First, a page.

O. I. CHISTYAKOV. The Russian Soviet Federative Socialist Republic and the Development of National Statehood Among the Peoples of the Land of Soviets (1917 - 1922)
The article highlights the role played by the Russian Federation in establishing and developing national statehood among the peoples of the Land of Soviets on the eve of the formation of the U.S.S.R. Soviet Russia was the first Soviet state to pave the way for the formation of other socialist republics. Originally the concepts of "Russian Soviet Republic" and "Soviet state" practically coincided, but already in the period 1917 - 1921 several new Soviet Republics emerged on the territory of Soviet Russia and were granted recognition by the latter. They came into existence with the active support and all-round assistance of the R.S.F.S.R. which served as a model for the newly founded Soviet Republics. Just as important was the part played by the R.S.F.S.R. in establishing and promoting federal links between the Soviet Republics in 1917 - 1922. Soviet Russia played the leading role in integrating these republics.
Of no less significance was the activity carried on by the government bodies of Soviet Russia in promoting the development of national statehood within the R.S.F.S.R. itself. The Russian Soviet Republic, which came into being as a unitary state, was proclaimed a federation already in January 1918 and incorporated different autonomous formations as its members.
A. N. HEIFETZ. The Soviet Republics and the Peoples of the East (1918 - 1922)
The article examines the influence exerted on the Eastern countries by the national policy of the Communist Party and the Soviet government, by the first steps taken by Soviet Russia in the sphere of national-state development and above all by the diplomatic activity of the Soviet Transcaucasian and Central Asian Republics in the period preceding the formation of the U.S.S.R. Coordination of the Soviet Republics' diplomatic activity contributed to the success of Soviet foreign policy and helped to thwart the subversive actions of the imperialist powers aimed at isolating the Land of Soviets from the peoples of the East. The experience accumulated by the Soviet Republics in furthering a commonly agreed foreign policy helped to bring them closer together. This process of growing rapprochement was crowned with the formation of the Union of Soviet Socialist Republics in December 1922.
M. A. DODOLEV. Russia and the Spanish People's War of Independence (1808 - 1814)
The article examines the response in Russia to the Spanish people's war of independence. The author's attention is focussed on the attitude shown by representatives of Russia's progressive social thought, including the Decembrists, to the Spanish people's struggle for independence. He shows the clash of opinions in Russia during the 1810's-1820's around the developments in Spain and the change in the position of the tsarist government towards Spain.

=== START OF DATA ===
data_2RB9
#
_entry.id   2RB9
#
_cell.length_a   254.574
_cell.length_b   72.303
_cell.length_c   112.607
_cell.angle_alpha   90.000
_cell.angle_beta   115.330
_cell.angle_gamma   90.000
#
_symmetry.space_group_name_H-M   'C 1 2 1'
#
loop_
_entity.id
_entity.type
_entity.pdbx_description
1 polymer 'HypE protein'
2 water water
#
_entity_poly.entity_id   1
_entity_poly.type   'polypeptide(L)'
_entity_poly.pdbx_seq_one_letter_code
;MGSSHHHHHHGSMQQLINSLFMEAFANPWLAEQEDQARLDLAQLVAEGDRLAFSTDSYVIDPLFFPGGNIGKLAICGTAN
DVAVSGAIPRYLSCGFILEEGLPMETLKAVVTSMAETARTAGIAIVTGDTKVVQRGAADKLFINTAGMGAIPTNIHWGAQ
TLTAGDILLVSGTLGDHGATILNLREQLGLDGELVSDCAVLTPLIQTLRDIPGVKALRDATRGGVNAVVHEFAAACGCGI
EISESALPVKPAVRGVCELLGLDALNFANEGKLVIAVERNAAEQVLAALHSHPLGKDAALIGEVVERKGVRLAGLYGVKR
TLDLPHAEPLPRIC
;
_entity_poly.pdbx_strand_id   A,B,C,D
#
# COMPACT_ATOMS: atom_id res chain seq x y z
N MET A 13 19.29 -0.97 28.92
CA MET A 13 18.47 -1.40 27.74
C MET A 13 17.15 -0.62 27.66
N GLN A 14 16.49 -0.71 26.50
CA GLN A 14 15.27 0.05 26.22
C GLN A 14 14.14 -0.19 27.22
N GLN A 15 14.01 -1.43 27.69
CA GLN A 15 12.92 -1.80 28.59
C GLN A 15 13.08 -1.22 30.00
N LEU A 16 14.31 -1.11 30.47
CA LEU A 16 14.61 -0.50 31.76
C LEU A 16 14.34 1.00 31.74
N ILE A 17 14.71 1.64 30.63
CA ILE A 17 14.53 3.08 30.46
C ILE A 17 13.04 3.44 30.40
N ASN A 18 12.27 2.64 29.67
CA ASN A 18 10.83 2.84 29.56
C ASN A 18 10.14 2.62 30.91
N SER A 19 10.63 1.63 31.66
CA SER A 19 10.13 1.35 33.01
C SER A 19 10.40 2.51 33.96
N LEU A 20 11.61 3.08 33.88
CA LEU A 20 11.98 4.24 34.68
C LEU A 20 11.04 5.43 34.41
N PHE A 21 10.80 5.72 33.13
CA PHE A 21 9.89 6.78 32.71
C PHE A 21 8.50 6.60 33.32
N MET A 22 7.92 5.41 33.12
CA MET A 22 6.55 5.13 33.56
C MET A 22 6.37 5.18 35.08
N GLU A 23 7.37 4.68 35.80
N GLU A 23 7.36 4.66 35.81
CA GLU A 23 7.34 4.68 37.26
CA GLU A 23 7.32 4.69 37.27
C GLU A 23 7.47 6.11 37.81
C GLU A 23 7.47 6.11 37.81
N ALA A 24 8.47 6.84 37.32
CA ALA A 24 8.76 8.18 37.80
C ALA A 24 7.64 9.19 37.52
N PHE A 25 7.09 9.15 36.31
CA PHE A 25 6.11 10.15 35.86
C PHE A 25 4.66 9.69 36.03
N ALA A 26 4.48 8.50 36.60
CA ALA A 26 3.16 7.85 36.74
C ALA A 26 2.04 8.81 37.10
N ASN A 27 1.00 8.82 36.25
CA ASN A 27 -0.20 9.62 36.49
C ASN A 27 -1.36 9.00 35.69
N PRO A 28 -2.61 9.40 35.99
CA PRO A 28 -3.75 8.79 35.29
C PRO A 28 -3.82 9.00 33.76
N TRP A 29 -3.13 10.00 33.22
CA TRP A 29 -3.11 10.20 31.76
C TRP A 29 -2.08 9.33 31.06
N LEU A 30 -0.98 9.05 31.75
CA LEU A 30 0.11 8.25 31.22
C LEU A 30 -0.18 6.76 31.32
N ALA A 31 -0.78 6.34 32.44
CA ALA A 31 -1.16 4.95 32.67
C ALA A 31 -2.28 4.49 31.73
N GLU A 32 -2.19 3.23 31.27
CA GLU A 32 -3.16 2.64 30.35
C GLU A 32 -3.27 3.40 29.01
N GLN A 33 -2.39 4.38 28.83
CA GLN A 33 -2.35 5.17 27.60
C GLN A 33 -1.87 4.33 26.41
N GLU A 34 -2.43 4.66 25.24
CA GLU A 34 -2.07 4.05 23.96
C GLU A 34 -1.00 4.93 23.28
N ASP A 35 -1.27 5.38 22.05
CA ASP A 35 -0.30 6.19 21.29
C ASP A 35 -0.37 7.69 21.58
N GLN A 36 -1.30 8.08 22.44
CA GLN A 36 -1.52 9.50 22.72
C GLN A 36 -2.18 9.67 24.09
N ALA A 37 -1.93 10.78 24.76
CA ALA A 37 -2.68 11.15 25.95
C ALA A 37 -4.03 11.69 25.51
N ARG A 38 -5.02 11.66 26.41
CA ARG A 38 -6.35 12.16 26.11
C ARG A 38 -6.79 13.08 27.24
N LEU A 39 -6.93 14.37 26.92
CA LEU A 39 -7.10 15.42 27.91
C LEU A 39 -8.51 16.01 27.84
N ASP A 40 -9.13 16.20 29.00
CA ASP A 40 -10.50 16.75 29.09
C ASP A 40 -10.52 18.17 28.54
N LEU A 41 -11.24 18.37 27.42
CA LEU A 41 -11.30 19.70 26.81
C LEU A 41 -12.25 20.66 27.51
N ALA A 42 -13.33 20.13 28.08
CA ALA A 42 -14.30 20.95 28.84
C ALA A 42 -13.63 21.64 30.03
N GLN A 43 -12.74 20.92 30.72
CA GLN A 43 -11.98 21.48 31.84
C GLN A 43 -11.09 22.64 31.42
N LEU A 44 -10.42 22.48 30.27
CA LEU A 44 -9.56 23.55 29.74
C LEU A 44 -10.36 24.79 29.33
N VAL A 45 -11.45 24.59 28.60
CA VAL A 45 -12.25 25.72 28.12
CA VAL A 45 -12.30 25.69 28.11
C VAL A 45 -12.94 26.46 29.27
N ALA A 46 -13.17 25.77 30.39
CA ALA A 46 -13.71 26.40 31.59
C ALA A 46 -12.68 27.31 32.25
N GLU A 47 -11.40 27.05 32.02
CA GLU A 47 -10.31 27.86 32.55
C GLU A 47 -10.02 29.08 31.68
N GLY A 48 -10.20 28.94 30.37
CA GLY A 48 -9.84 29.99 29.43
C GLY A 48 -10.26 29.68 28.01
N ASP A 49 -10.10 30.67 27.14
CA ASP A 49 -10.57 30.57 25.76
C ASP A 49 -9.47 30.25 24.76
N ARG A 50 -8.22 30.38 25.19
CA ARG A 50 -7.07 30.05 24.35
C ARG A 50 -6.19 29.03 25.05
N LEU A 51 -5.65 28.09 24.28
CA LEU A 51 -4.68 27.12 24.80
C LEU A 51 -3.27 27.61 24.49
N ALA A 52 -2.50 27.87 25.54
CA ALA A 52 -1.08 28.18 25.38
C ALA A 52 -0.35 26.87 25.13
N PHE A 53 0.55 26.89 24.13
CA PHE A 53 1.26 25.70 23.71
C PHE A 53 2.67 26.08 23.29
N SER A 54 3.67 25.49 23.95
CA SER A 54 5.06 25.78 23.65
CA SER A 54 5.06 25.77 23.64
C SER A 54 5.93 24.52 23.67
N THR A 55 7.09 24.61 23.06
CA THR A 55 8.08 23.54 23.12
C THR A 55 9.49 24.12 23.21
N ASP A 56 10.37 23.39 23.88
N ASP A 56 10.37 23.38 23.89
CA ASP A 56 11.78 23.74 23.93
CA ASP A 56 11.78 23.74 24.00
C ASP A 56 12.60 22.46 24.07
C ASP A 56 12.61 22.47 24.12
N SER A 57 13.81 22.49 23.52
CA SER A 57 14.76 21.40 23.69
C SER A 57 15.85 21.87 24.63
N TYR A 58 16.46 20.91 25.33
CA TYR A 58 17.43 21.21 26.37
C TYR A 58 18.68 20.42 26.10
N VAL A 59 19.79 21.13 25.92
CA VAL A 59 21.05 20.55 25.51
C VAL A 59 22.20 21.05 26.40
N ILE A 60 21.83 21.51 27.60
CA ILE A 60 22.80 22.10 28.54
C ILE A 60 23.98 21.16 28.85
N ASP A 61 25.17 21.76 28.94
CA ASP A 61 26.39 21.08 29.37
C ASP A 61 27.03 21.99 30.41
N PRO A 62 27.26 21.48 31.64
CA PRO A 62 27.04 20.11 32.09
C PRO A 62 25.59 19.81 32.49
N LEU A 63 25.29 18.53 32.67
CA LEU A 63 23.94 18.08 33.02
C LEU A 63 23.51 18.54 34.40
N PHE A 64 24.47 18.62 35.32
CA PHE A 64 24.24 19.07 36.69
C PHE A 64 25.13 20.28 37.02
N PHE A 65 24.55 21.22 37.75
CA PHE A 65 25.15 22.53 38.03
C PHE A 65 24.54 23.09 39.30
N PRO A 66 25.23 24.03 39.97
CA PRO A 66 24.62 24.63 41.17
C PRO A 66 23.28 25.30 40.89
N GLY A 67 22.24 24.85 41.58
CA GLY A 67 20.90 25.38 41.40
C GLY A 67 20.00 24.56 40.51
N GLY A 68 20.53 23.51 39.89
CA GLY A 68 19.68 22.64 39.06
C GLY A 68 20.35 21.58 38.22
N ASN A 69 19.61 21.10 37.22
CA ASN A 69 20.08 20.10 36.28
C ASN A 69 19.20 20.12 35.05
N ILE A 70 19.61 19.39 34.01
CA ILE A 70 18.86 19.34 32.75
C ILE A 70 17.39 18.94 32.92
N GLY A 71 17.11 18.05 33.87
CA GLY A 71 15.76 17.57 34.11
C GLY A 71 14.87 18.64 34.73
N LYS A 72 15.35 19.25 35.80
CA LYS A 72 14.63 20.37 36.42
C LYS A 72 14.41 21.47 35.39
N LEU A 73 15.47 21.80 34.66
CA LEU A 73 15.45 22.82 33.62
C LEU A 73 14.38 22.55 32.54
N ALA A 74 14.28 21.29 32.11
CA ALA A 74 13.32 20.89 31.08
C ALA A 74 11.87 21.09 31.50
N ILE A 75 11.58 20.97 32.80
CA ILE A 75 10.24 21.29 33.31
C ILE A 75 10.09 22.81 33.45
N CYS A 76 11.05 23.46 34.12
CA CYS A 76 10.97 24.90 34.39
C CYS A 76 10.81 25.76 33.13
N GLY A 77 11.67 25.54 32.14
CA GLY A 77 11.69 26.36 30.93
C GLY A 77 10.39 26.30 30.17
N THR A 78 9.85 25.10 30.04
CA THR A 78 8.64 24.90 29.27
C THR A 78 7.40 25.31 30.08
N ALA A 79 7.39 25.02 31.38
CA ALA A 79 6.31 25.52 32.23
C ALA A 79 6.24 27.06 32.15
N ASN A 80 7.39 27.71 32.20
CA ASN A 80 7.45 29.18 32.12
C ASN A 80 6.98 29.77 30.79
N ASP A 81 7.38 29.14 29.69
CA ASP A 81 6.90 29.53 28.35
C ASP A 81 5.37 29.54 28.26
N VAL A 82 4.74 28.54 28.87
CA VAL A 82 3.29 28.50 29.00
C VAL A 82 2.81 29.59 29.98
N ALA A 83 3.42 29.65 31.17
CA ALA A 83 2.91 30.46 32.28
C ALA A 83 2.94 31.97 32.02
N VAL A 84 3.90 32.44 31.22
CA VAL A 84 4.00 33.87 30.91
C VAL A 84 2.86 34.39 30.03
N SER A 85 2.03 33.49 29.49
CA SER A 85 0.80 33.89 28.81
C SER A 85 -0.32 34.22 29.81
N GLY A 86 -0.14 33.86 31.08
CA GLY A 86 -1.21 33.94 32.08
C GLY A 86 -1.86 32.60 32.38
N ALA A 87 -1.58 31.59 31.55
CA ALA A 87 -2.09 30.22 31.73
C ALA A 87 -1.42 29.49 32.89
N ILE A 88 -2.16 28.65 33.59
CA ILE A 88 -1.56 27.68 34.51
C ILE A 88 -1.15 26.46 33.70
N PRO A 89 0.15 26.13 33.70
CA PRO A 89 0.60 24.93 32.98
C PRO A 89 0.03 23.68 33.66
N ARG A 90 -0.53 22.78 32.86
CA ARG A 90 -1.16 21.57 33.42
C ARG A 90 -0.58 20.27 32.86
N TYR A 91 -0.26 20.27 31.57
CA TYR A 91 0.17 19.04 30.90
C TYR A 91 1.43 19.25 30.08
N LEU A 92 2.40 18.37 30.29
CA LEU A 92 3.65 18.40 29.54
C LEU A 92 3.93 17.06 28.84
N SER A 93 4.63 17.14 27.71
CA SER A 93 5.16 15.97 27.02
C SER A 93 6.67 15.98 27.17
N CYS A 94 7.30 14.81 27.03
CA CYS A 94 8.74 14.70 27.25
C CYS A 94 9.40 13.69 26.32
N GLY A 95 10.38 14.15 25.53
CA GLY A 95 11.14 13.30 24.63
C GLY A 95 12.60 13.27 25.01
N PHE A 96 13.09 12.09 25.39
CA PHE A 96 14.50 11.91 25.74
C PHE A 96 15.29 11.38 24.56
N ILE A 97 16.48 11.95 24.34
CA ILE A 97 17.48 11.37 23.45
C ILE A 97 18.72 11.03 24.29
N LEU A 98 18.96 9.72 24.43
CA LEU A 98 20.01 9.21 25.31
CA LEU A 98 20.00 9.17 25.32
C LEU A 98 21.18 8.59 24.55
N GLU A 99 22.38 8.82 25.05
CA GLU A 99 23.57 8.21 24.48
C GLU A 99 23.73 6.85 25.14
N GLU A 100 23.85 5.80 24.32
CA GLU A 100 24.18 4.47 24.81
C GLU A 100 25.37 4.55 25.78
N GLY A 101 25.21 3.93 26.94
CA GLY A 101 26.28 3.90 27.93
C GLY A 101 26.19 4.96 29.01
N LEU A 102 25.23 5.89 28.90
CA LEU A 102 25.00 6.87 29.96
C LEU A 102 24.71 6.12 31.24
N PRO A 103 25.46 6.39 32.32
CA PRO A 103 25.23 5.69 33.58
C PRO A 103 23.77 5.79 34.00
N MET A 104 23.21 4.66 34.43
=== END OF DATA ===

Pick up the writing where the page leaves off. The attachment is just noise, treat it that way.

A. A. YAZKOVA. The Formation of the Little Entente
The article investigates the initial period in the activity of the Little Entente - the political union of Czechoslovakia, Rumania and Yugoslavia formalized by the conclusion of bilateral treaties between these countries in 1920 - 1921. Drawing on a number of hitherto unknown documentary materials, the author traces the process of formation of the Little Entente since the moment in 1918 when, as a result of the disintegration of the Austro-Hungarian empire, there emerged in Central and Southeastern Europe d number of independent states in which the bourgeoisie and the landlords continued to remain in the saddle. The article shows the negative role played by the ruling circles of the Little Entente countries in the struggle against the European revolutionary movement, primarily against
Soviet Russia and Hungary. Special attention is devoted by the author to analyzing the policy of the Western imperialist powers which worked with all their might and main to use the Little Entente for erecting a "cordon sanitaire" around Soviet Russia. At the same time, the author makes a point of stressing the contradictions existing on this question among the Western allies, notably between Great Britain and France.
A. A. FURSENKO. A Comparative Analysis of the American and French 18th-Century Revolutions
The author makes an attempt to highlight the comparative history of the 18th-century bourgeois revolutions which broke out almost simultaneously on two different continents, his principal objective being to establish the basic points of similarity and distinction by analyzing the social, economic and political aspects of the developments in France and America. He subjects to criticism the apologetic conception of the American "neo-conservative" trend whose exponents are endeavouring to prove the "exclusive" character of the American revolution and play down the significance of the revolutionary events in France. The article graphically shows that the comparative study of the French and American revolutions is exploited by representatives of the apologetical trend for political purposes, primarily in order to prove that the U.S.A. has given the world a model of democratic development that can well be emulated by the developing countries in our time. The article is based on authentic documents and historical records from the French Foreign Ministry Archive which characterize the relations between the two countries in the era of 18th-century bourgeois revolutions.
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